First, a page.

state Florida politics Florida Don't Say Gay state Florida

Florida's Don't Say Gay Law - Here's Its Ugly History

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Florida, with potential repercussions throughout the nation, as the state’s “don’t say gay” law goes into effect, restricting classroom instruction on sexual orientation and gender identity.The ugly law has an ugly history, with a Florida state senator saying too many kids are coming out as gay, another claiming that being LGBTQ+ is not a permanent state, and the governor’s press secretary saying its opponents are grooming children for sexual abuse.Along the way, however, those opponents expressed themselves fearlessly, with students and Disney workers staging walkouts, a gay senator offering a tearful floor speech, and a graduating high school senior managing to deal with the issue in his commencement address without saying “gay.”Versions of the legislation, officially titled Parental Rights in Education, were introduced in the Florida House and Senate in January.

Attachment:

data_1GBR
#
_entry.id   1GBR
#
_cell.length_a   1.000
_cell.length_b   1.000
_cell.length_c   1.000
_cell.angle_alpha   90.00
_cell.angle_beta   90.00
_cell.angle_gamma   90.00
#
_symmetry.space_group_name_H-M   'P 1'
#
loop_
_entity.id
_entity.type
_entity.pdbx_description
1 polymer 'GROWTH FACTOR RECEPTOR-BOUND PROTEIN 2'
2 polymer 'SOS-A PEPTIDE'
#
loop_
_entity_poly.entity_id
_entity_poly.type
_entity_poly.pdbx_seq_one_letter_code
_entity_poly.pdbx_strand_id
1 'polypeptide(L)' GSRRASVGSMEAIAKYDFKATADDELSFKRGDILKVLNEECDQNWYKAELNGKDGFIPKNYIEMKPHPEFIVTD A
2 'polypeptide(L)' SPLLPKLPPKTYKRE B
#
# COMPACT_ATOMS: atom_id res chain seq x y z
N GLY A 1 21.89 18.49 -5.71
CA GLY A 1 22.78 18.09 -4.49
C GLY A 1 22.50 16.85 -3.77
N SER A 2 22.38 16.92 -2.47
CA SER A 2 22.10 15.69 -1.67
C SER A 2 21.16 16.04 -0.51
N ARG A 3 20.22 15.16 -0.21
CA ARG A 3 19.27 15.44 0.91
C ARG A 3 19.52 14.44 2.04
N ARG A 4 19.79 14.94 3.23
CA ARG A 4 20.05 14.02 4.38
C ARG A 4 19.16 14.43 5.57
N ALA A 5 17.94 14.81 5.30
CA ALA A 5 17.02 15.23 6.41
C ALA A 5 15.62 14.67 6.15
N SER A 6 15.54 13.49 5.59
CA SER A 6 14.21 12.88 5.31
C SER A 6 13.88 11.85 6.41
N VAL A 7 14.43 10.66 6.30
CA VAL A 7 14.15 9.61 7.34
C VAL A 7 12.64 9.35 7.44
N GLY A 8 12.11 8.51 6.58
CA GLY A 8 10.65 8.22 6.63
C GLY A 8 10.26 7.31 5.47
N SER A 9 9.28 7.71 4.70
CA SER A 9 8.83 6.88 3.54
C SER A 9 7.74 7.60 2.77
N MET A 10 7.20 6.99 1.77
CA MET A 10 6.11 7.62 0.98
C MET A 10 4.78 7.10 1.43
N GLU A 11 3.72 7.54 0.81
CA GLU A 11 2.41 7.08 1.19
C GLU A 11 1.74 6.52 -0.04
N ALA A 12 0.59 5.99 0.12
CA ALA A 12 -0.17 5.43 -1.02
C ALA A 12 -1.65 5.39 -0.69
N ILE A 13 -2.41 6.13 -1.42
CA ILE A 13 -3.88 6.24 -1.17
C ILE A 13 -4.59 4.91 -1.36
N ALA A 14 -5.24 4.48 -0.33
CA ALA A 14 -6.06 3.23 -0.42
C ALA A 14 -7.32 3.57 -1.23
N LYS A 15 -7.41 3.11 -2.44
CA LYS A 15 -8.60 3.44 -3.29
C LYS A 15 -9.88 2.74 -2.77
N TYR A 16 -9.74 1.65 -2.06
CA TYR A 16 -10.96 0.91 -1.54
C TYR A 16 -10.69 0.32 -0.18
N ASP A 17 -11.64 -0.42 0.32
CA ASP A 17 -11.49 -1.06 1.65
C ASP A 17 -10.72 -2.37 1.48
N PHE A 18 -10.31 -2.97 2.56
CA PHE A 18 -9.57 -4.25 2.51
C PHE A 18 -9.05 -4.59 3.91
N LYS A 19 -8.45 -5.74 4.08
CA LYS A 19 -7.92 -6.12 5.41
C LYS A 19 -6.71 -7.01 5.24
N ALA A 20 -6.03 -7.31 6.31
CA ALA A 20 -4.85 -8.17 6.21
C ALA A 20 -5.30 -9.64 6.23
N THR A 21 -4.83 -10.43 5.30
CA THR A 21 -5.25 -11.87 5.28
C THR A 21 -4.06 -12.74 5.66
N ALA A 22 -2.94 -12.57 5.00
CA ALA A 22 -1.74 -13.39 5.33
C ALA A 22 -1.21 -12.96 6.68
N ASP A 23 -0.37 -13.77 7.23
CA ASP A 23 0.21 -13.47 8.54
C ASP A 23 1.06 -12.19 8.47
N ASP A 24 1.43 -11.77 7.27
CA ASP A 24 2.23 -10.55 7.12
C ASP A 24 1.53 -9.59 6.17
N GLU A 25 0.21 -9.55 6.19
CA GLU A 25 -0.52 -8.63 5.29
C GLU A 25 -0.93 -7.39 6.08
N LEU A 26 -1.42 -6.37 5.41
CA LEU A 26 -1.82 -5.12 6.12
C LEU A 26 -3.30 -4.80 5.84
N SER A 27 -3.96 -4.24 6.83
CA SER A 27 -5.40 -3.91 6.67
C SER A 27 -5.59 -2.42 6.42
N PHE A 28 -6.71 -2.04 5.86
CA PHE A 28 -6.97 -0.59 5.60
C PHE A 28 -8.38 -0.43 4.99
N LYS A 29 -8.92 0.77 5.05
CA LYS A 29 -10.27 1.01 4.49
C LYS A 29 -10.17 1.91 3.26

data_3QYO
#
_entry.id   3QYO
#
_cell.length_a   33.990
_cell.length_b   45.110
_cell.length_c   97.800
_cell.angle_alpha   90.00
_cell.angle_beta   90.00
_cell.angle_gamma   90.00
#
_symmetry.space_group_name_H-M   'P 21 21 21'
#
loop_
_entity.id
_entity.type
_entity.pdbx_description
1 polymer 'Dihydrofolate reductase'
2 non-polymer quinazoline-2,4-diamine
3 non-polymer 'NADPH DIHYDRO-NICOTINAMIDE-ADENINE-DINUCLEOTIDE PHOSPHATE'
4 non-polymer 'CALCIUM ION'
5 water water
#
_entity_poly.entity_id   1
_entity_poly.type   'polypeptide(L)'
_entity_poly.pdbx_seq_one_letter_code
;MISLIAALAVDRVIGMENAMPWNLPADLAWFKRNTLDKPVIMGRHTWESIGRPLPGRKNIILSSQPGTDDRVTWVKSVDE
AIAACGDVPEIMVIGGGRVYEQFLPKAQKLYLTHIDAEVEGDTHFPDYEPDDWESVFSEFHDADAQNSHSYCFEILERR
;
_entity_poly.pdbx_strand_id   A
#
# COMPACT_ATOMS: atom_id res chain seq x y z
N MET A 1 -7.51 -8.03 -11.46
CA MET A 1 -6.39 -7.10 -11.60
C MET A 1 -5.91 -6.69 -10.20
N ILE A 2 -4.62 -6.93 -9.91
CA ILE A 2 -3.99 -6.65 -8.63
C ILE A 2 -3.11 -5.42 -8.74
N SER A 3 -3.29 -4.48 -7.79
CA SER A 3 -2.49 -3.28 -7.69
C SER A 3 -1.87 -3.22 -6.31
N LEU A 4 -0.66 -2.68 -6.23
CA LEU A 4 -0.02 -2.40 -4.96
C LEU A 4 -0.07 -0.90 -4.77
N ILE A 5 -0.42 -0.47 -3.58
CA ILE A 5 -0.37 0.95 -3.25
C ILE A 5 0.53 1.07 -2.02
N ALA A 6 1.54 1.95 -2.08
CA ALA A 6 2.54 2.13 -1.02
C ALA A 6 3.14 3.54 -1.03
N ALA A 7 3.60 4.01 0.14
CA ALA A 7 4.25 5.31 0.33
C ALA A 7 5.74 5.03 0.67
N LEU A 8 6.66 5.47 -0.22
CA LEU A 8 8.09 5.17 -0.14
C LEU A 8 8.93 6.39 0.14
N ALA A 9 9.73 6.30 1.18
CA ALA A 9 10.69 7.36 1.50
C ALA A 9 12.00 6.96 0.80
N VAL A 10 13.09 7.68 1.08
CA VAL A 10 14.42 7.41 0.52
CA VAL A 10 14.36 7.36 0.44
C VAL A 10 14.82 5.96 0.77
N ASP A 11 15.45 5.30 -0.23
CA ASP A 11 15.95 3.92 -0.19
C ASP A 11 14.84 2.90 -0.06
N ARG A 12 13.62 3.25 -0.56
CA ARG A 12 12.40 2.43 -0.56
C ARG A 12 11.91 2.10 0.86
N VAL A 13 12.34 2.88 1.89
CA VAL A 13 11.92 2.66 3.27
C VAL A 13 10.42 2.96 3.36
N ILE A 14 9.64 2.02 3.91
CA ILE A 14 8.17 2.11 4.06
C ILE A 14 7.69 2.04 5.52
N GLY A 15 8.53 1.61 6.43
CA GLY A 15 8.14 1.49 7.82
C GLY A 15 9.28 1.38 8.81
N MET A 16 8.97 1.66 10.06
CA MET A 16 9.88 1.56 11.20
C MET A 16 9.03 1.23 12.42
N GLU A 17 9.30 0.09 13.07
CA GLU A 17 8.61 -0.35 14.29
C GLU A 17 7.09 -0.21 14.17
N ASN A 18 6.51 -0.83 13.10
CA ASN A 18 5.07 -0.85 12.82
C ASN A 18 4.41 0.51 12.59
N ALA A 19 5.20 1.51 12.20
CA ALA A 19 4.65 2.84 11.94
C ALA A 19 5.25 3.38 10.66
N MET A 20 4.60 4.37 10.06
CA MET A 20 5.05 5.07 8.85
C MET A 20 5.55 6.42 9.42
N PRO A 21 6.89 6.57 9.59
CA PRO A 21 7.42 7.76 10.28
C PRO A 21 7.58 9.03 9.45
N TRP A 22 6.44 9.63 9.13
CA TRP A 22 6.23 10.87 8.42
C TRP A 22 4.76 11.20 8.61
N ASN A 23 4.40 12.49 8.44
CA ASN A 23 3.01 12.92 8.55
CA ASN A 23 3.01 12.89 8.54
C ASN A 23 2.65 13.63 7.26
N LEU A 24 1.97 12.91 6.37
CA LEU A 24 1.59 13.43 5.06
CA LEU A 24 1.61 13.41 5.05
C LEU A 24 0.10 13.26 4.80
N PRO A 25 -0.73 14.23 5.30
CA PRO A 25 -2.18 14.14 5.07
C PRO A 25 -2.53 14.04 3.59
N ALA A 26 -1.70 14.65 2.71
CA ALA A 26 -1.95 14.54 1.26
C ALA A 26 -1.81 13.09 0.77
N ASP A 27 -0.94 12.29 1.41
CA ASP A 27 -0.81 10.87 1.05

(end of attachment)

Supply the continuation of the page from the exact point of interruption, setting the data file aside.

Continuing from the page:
Dennis Baxley, chief sponsor of the Senate version, claimed he simply wanted to increase parents’ involvement in their children’s schooling.

However, in a March debate on the issue, Baxley, a Republican with a deeply anti-LGBTQ+ record, raised concerns about young people coming out as gay or anywhere under the LGBTQ+ umbrella.“Why is everybody now all about coming out when you are in school?” he said. “There really is a dynamic of concern about how much of this are genuine type of experiences and how many of them are just kids trying on different kinds of things they hear about and different kinds of identities and experimenting. … All of the sudden we’re having all these issues come up about this topic of their sexuality and gender.

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